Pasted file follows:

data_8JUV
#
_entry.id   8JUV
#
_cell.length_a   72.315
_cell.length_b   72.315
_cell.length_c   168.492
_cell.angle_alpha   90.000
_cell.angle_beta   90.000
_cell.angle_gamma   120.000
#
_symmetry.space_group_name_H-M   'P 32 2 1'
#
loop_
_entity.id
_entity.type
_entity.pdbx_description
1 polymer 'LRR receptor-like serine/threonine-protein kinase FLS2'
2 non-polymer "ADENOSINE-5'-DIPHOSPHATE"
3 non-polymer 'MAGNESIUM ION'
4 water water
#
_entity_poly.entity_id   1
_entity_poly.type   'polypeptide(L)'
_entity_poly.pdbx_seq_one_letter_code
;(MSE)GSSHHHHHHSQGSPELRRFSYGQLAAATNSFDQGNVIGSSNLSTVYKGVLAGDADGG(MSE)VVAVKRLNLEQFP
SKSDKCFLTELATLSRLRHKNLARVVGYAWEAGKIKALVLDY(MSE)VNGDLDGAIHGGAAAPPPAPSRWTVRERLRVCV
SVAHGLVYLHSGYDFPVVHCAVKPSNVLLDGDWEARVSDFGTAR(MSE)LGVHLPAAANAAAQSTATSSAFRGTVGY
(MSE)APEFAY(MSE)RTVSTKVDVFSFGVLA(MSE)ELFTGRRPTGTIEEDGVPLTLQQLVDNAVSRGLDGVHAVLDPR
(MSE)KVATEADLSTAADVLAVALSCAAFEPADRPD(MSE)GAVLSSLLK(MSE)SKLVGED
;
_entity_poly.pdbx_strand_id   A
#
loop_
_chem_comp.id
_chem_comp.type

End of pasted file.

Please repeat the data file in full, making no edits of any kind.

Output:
data_8JUV
#
_entry.id   8JUV
#
_cell.length_a   72.315
_cell.length_b   72.315
_cell.length_c   168.492
_cell.angle_alpha   90.000
_cell.angle_beta   90.000
_cell.angle_gamma   120.000
#
_symmetry.space_group_name_H-M   'P 32 2 1'
#
loop_
_entity.id
_entity.type
_entity.pdbx_description
1 polymer 'LRR receptor-like serine/threonine-protein kinase FLS2'
2 non-polymer "ADENOSINE-5'-DIPHOSPHATE"
3 non-polymer 'MAGNESIUM ION'
4 water water
#
_entity_poly.entity_id   1
_entity_poly.type   'polypeptide(L)'
_entity_poly.pdbx_seq_one_letter_code
;(MSE)GSSHHHHHHSQGSPELRRFSYGQLAAATNSFDQGNVIGSSNLSTVYKGVLAGDADGG(MSE)VVAVKRLNLEQFP
SKSDKCFLTELATLSRLRHKNLARVVGYAWEAGKIKALVLDY(MSE)VNGDLDGAIHGGAAAPPPAPSRWTVRERLRVCV
SVAHGLVYLHSGYDFPVVHCAVKPSNVLLDGDWEARVSDFGTAR(MSE)LGVHLPAAANAAAQSTATSSAFRGTVGY
(MSE)APEFAY(MSE)RTVSTKVDVFSFGVLA(MSE)ELFTGRRPTGTIEEDGVPLTLQQLVDNAVSRGLDGVHAVLDPR
(MSE)KVATEADLSTAADVLAVALSCAAFEPADRPD(MSE)GAVLSSLLK(MSE)SKLVGED
;
_entity_poly.pdbx_strand_id   A
#
loop_
_chem_comp.id
_chem_comp.type